There was a lot of crowing emanating out of San Francisco last week when Strava announced that their well received Route Builder was now available to ALL their users, having been rolled out in August to only their Premium members.
For those of us who enjoy a good quality freebie, then my first impressions of Route Builder suggests it is a bargain. Clear, quick and intuitive to use (both in the automatic and manual modes) the mapping device is straightforward and you can tweak and add until you are happy with the length, route and balance of your ride. Once complete, your saved route is easily shared with your cycling mates via email, Facebook, Twitter, your Garmin Edge (500-810 models) or directly with your followers on Strava.
It does, however, have a few flaws but one would expect that Strava are well ahead of their detractors and working on improving the tool and responding to criticism. More of that later.
I use Strava for the majority of my rides, but essentially it is to record my routes and statistics. I certainly check out the rides of my cycling friends and regularly dish out kudos and comments if I am suitably impressed, but beyond that my use of it is limited. Premium membership has never appealed, though I can see the benefits of some of the tools. With the introduction of Route Builder last week, however, I have discovered the benefits of being a member of this far larger 'Strava Community'. Route Builder is a tool that owes its life, indeed its whole raison d'être, thanks to the accumulated data of the thousands of cyclists now using Strava on a daily basis.
Apart from the ease of use, the fact that Route Builder uses data recorded by other cyclists to help you plan routes* is one of its main selling points - the 'power behind the tool' so to speak. When you start to plot a new route, switch on the 'Use Popularity' toggle and the Route Builder will take activity data of rides from the Strava community and use that to select roads that local cyclists prefer or use on a regular basis. Not surprisingly, these are generally going to be on safer, quieter and more rural roads.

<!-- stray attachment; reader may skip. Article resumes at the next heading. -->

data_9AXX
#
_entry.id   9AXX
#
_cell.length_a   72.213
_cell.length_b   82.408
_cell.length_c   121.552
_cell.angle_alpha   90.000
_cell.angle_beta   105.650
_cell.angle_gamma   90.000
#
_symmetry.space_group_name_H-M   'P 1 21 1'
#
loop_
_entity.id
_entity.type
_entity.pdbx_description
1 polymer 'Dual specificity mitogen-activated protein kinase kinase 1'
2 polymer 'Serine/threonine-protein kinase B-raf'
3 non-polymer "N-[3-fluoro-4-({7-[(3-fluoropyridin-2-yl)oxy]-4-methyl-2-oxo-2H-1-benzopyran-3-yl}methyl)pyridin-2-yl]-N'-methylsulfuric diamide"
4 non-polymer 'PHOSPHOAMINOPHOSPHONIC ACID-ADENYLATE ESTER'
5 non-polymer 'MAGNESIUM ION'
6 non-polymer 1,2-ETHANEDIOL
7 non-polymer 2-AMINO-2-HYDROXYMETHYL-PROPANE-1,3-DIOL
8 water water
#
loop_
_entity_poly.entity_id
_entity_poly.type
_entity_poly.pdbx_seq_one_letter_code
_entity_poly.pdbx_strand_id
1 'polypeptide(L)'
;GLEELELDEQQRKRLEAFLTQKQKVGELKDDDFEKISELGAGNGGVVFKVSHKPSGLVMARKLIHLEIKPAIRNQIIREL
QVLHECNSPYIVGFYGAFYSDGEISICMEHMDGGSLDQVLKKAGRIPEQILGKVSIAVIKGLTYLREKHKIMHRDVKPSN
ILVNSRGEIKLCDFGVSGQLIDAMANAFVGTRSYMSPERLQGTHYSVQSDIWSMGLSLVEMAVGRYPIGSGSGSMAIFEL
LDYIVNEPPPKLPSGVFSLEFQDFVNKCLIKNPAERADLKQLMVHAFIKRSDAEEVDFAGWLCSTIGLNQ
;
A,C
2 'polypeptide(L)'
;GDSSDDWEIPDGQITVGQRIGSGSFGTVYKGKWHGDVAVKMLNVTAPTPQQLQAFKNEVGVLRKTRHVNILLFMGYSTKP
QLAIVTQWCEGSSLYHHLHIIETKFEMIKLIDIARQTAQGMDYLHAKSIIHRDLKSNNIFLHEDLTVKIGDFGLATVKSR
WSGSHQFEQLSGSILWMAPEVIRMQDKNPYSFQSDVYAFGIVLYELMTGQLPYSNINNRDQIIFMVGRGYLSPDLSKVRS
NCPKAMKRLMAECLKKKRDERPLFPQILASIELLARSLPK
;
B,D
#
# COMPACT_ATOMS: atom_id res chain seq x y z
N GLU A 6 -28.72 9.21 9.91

Exploring undiscovered backroads in your locality is one thing, but Route Builder is even more valuable if you are plotting a route in unfamiliar territory as you are essentially tapping into a wealth of local knowledge! It's a great feature and coupled with the handy 'Heat Maps' toggle (that highlights popular cycling routes) you feel like a benevolent spirit is guiding your route marker around your screen!
This may not be the most exacting examination of how good the 'Use Popularity' toggle is, but on a route plotted between my base in Oxford to the centre of Swindon (see image below), it was interesting that the busy A420 was completely factored out of the route. Take the 'popularity' toggle off and you would have to endure a five mile stretch on this busy 'A' road. Local cyclists know only too well that to venture onto the A420 is something you do at your peril and Route Builder is reflecting the caution and apprehension of local riders.